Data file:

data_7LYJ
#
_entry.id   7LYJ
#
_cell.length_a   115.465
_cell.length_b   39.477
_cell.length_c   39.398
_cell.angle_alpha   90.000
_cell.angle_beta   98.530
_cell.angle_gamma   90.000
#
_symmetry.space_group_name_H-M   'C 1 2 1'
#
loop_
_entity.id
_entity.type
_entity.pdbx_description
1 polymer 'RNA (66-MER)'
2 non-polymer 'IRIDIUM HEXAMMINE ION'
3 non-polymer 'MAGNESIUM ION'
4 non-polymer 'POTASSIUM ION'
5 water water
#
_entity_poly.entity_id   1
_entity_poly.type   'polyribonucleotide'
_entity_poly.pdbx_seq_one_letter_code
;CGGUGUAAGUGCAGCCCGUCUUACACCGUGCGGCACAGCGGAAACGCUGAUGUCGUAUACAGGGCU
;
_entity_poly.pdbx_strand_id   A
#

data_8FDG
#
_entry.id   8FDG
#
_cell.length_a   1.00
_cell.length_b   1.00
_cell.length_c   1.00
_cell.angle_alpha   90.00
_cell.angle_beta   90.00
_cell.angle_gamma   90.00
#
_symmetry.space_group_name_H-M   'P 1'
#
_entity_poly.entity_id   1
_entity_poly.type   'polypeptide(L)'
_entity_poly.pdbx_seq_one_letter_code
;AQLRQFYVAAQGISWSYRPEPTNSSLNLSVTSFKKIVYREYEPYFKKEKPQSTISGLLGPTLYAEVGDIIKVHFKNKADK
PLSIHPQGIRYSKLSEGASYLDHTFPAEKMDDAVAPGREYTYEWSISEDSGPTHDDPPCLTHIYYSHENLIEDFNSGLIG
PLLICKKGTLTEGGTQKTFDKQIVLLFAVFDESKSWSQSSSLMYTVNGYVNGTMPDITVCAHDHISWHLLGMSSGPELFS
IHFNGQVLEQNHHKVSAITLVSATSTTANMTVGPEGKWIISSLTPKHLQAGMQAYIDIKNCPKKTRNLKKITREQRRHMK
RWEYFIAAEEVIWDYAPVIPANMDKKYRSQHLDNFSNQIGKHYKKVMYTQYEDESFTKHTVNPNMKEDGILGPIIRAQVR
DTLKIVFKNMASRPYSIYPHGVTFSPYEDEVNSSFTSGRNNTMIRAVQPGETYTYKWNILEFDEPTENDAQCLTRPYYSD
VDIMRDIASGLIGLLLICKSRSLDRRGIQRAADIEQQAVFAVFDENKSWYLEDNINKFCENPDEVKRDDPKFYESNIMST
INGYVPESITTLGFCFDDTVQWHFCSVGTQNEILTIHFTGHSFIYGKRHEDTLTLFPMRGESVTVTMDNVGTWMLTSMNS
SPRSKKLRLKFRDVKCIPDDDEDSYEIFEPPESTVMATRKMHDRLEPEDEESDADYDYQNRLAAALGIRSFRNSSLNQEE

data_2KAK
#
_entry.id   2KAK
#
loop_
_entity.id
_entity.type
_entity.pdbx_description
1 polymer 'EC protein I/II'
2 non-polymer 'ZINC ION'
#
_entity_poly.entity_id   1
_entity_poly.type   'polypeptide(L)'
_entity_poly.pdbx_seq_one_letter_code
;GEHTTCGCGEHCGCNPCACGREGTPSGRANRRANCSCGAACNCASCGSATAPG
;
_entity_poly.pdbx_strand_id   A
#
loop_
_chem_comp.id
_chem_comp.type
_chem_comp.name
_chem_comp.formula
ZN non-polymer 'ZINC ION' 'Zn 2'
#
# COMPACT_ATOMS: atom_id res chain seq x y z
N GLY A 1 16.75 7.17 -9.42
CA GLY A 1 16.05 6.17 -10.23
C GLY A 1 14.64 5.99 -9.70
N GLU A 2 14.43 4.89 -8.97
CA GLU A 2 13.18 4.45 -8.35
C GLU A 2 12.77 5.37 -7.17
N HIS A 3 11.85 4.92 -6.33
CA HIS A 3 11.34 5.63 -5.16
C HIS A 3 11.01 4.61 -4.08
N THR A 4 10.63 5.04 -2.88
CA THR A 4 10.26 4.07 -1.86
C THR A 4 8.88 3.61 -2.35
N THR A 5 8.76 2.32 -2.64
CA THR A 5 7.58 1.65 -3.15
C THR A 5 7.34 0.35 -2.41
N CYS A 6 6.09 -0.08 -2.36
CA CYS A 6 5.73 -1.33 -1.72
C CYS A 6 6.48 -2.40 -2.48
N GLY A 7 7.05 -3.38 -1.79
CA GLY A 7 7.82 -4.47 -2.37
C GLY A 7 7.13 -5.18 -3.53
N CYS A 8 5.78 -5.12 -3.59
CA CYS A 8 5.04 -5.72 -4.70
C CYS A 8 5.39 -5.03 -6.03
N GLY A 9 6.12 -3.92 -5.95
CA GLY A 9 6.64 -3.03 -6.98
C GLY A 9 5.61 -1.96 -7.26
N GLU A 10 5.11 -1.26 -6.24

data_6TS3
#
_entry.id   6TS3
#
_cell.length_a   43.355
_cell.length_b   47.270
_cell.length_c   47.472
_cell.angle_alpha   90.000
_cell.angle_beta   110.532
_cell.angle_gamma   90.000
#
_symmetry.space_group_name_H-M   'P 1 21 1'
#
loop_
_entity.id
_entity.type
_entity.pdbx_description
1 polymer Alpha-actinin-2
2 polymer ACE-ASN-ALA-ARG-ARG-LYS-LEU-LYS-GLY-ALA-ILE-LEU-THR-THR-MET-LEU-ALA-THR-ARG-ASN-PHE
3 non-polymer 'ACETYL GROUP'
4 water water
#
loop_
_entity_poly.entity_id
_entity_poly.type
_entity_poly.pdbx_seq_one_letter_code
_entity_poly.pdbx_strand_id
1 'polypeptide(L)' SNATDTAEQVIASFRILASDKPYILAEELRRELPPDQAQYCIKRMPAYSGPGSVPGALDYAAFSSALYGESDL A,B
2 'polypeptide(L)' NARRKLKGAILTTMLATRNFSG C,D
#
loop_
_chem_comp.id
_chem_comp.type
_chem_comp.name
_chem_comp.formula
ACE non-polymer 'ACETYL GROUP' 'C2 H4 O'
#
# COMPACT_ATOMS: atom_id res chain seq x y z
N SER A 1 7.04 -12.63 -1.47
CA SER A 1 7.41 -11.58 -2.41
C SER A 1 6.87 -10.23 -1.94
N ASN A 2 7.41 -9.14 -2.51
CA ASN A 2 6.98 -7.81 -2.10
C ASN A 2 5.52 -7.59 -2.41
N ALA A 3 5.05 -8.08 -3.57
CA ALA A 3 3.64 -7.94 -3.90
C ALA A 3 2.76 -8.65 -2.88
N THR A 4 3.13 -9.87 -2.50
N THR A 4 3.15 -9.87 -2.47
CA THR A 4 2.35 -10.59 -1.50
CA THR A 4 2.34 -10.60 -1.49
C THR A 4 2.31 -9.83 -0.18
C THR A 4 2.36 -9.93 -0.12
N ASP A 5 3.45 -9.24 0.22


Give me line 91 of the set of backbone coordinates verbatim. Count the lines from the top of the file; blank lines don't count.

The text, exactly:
N THR A 4 10.63 5.04 -2.88